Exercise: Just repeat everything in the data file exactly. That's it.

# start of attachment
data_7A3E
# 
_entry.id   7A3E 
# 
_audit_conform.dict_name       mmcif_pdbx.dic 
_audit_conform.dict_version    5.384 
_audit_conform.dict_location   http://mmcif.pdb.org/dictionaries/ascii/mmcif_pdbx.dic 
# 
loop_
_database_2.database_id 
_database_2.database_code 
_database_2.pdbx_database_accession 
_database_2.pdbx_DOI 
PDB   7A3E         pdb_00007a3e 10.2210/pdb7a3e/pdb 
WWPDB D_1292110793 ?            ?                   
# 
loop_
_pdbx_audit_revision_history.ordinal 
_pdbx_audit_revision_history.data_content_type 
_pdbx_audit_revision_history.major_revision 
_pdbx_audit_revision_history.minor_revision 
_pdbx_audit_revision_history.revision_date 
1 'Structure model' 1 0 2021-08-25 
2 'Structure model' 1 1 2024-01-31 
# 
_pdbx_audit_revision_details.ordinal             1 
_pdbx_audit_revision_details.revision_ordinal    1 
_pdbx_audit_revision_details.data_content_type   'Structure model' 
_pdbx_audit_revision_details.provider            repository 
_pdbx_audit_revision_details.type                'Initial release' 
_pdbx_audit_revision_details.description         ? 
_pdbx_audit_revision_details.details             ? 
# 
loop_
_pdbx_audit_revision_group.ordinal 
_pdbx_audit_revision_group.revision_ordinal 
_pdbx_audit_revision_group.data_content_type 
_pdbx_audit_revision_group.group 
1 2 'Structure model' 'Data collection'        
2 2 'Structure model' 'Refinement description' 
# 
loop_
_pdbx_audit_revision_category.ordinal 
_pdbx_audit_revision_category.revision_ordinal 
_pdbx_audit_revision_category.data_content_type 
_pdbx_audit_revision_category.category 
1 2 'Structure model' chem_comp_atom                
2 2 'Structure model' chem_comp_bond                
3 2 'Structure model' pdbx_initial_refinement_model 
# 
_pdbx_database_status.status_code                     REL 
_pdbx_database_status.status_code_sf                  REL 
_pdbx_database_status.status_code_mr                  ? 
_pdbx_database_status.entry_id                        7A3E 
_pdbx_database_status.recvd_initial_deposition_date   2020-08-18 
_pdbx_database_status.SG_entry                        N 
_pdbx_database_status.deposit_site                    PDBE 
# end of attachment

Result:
data_7A3E
# 
_entry.id   7A3E 
# 
_audit_conform.dict_name       mmcif_pdbx.dic 
_audit_conform.dict_version    5.384 
_audit_conform.dict_location   http://mmcif.pdb.org/dictionaries/ascii/mmcif_pdbx.dic 
# 
loop_
_database_2.database_id 
_database_2.database_code 
_database_2.pdbx_database_accession 
_database_2.pdbx_DOI 
PDB   7A3E         pdb_00007a3e 10.2210/pdb7a3e/pdb 
WWPDB D_1292110793 ?            ?                   
# 
loop_
_pdbx_audit_revision_history.ordinal 
_pdbx_audit_revision_history.data_content_type 
_pdbx_audit_revision_history.major_revision 
_pdbx_audit_revision_history.minor_revision 
_pdbx_audit_revision_history.revision_date 
1 'Structure model' 1 0 2021-08-25 
2 'Structure model' 1 1 2024-01-31 
# 
_pdbx_audit_revision_details.ordinal             1 
_pdbx_audit_revision_details.revision_ordinal    1 
_pdbx_audit_revision_details.data_content_type   'Structure model' 
_pdbx_audit_revision_details.provider            repository 
_pdbx_audit_revision_details.type                'Initial release' 
_pdbx_audit_revision_details.description         ? 
_pdbx_audit_revision_details.details             ? 
# 
loop_
_pdbx_audit_revision_group.ordinal 
_pdbx_audit_revision_group.revision_ordinal 
_pdbx_audit_revision_group.data_content_type 
_pdbx_audit_revision_group.group 
1 2 'Structure model' 'Data collection'        
2 2 'Structure model' 'Refinement description' 
# 
loop_
_pdbx_audit_revision_category.ordinal 
_pdbx_audit_revision_category.revision_ordinal 
_pdbx_audit_revision_category.data_content_type 
_pdbx_audit_revision_category.category 
1 2 'Structure model' chem_comp_atom                
2 2 'Structure model' chem_comp_bond                
3 2 'Structure model' pdbx_initial_refinement_model 
# 
_pdbx_database_status.status_code                     REL 
_pdbx_database_status.status_code_sf                  REL 
_pdbx_database_status.status_code_mr                  ? 
_pdbx_database_status.entry_id                        7A3E 
_pdbx_database_status.recvd_initial_deposition_date   2020-08-18 
_pdbx_database_status.SG_entry                        N 
_pdbx_database_status.deposit_site                    PDBE 